Categories: DIY Projects

Feed the Birds with a Holiday Wreath

By Published On: November 29, 2018
Feed the Birds with a Holiday Wreath

Is there a bird lover in your house? Add a small twist to the holidays and make a festive wreath to feed the birds. 

When I was a little girl, my favorite activities overwhelmingly involved being outside and finding innovative ways to make things from objects found in nature. Crafts such as mobiles, leaf prints, seed necklaces, and boats of leaves and twigs for fairies were all tops on the list. Lucky for me, Sinead hasn’t fallen too far from the tree and enjoys much of the same things. ;)

This wreath projects combines nature crafts and time outside with the added benefit of giving back to nature — in this case, providing forage for birds. 

Make Your Own Wreath For Birds

The fun starts from the beginning with a walk outdoors. Search for pliable twigs, berries, and pinecones. Next, gather up twist ties or thin, flexible wire like floral wire, and peanut butter.

Did you grow sunflowers over the summer? If the squirrels were generous enough to spare some seeds for you, this is a good time to use them.

What You Need

  • Long, thin twigs that are also flexible.
  • Pine cones
  • Leaves such as holly leaves or fir fronds
  • Dried fruits, unsalted nuts, and seeds
  • Bread crumbs and/or birdseed
  • Garden wire or twist ties
  • Peanut butter or other soft lard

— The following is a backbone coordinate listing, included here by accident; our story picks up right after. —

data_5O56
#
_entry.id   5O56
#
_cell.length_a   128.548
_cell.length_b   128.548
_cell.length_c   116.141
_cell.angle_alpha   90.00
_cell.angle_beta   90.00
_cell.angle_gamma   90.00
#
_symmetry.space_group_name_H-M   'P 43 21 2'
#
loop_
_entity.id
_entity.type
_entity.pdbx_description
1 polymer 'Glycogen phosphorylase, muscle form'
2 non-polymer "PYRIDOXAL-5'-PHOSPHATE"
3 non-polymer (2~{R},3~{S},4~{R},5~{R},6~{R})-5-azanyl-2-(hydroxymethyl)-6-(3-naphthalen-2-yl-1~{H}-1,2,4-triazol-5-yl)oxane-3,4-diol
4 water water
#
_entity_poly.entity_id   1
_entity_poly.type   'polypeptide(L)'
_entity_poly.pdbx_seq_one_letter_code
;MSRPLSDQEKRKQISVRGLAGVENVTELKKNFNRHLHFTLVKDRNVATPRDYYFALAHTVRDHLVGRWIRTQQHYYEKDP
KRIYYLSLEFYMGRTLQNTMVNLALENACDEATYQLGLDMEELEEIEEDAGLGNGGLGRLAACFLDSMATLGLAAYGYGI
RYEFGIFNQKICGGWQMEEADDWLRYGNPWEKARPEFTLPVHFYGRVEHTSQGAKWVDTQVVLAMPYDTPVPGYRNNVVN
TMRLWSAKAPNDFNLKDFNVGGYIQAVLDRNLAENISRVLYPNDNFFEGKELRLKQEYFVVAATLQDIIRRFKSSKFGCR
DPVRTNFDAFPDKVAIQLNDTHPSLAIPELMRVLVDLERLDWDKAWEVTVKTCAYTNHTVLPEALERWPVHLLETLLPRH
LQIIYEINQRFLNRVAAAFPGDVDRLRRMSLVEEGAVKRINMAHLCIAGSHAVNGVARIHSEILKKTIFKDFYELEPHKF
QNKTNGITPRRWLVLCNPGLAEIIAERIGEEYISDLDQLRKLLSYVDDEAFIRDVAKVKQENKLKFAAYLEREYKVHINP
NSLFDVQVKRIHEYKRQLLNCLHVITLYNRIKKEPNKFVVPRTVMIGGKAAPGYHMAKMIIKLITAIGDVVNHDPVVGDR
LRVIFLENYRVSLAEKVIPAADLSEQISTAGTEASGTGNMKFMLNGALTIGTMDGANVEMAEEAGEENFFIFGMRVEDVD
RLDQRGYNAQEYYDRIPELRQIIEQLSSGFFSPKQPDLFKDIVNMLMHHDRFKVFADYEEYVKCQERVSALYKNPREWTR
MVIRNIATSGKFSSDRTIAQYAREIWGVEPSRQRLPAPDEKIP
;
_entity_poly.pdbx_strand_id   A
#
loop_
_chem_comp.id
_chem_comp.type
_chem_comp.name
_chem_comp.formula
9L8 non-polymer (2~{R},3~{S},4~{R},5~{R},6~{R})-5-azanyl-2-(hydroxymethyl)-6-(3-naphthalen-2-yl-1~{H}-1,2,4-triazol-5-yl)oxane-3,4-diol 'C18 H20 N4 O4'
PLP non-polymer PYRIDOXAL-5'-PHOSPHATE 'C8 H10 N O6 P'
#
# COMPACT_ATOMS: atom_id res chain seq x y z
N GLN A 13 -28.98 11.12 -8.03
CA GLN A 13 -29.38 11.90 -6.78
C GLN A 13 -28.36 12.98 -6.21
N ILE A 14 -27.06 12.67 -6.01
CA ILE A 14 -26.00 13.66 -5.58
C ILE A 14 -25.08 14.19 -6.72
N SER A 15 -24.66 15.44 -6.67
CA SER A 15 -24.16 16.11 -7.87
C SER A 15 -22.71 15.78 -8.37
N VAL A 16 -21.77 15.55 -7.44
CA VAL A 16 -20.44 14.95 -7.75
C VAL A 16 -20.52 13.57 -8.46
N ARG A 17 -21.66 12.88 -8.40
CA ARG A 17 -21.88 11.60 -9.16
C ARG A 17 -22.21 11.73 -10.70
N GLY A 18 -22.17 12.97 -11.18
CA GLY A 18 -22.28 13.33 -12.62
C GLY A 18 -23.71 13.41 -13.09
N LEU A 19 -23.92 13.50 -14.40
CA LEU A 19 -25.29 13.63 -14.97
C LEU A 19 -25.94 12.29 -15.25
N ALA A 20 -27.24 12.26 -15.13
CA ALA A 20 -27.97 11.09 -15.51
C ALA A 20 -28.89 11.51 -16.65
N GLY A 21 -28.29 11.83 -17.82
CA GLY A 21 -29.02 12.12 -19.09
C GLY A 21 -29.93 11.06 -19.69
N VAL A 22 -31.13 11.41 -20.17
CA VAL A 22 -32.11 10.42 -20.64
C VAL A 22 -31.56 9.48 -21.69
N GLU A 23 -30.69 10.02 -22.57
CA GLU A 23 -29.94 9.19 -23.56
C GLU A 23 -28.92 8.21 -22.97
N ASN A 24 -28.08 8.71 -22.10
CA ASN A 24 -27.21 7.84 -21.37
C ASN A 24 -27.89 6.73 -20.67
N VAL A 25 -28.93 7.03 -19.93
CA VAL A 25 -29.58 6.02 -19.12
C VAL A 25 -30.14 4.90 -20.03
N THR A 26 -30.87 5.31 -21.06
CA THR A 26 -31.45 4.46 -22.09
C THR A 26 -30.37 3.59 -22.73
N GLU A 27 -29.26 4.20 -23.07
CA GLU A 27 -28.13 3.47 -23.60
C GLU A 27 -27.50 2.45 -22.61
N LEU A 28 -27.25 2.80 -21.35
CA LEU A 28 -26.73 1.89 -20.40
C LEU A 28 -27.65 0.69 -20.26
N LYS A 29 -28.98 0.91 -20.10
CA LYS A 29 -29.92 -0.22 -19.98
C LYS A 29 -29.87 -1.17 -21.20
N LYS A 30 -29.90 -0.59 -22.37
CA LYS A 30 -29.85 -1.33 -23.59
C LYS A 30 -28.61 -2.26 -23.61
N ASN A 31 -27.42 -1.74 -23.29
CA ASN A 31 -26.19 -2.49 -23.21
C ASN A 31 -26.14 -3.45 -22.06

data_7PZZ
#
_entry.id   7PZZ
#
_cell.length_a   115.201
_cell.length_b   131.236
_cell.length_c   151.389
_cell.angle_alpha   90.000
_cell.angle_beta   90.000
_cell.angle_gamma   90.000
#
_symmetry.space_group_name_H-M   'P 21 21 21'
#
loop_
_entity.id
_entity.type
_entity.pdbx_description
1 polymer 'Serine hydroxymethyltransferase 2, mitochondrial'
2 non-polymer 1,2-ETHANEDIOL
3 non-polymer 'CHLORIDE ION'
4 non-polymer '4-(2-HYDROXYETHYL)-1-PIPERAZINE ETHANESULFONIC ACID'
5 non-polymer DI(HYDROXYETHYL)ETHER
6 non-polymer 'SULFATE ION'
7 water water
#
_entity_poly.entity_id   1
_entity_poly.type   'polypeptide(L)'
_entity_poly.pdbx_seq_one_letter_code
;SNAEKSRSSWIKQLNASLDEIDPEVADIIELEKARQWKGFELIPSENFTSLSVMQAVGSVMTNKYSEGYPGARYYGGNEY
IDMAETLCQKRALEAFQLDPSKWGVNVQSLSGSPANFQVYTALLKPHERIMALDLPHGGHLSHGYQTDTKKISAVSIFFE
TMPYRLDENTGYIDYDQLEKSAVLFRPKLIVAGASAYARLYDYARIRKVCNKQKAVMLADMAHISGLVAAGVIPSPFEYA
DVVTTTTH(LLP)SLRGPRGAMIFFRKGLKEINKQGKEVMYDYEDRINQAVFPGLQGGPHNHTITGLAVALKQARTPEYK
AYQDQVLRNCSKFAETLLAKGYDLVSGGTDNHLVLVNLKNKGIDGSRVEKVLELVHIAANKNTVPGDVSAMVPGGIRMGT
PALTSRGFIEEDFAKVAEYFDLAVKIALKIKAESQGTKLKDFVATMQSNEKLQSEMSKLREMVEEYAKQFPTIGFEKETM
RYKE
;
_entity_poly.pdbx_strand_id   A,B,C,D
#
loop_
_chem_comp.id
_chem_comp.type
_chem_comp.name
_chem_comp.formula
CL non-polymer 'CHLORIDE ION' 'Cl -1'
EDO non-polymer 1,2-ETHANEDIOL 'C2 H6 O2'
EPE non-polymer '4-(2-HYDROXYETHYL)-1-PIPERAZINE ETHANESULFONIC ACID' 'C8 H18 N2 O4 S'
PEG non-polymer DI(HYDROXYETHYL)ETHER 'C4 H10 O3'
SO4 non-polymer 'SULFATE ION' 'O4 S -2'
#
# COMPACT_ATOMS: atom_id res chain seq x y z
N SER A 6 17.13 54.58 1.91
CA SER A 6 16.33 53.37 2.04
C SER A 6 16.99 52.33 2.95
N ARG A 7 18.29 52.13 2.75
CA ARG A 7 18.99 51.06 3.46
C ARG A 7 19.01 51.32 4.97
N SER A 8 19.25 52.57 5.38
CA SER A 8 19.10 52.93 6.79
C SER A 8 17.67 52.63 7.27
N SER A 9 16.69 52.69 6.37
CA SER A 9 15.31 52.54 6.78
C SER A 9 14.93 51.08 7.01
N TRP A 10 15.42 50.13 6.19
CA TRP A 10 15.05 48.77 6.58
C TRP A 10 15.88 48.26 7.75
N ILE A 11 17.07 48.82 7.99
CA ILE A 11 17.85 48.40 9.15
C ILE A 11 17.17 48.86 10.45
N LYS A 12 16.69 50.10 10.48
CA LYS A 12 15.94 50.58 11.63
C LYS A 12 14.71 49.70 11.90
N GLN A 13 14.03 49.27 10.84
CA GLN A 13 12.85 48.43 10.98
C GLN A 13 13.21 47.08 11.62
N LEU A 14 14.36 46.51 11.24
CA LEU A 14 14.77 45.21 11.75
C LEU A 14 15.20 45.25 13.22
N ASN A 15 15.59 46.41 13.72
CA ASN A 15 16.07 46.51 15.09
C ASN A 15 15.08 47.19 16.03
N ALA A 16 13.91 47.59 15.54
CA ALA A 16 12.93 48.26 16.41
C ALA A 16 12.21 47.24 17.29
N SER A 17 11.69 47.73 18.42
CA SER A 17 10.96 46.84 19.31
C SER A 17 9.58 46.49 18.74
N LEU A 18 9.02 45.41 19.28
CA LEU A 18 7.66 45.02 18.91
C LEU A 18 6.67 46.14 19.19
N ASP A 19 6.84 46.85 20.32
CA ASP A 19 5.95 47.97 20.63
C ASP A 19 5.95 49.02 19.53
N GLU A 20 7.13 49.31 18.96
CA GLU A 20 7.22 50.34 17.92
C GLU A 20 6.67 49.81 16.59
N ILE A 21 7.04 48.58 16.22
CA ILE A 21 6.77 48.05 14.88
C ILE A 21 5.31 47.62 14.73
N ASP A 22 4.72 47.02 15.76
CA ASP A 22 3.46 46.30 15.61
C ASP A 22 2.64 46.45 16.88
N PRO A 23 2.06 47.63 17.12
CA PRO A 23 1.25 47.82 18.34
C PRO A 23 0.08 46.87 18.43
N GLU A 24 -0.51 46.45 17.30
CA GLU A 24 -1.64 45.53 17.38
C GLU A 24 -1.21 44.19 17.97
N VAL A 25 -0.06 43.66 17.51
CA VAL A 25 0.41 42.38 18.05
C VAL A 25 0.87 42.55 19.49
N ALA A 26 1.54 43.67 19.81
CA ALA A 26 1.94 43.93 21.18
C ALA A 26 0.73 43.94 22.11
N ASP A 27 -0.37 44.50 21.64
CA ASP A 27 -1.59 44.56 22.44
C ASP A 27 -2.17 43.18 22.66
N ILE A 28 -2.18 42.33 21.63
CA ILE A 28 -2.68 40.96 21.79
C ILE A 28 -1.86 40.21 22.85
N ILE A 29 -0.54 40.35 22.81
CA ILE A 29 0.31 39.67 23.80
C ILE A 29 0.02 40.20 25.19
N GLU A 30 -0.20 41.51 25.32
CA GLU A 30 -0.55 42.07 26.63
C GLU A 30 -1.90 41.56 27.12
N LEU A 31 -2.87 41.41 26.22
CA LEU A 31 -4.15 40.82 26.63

• Mixing bowl
  • Ribbon *optional

What You Do

  1. Make a wreath by weaving the twigs together. See How to Make a Grapevine Wreath for details.
  2. Wire pine cones to your wreath — the more the better.
  3. Mix the peanut butter, breadcrumbs, and seeds together in a bowl.
  4. Spread the peanut butter mixture over the pinecones.
  5. Decorate the pinecones with extra nuts and dried fruit.
  6. Fill empty spaces with greenery and berries
  7. Add ribbon and other decorations and place your wreath where you both you and birds can enjoy.

Sinead and I thought it would be fun to leave some extra seeds for birds on tree limbs and at the base of trees to encourage them to visit. Then we discovered bunny prints and decided making a forest animal nest was the next best project.

It was a wonderful afternoon.

Other articles you might enjoy:

How to Make a Grape Vine Wreath

Grow a Better Pollinator Garden

5 Fun Summer Activities For Kids

DIY Garden in a Mint Tin
Winter Harvest Stew with Carrot & Apple


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About the Author: Emily Murphy

I’ve learned there’s something wonderfully powerful in the simple act of growing. Here, in our gardens, we can repair ourselves and our plots of earth with our own two hands. GROW WHAT YOU LOVE and GROW NOW!

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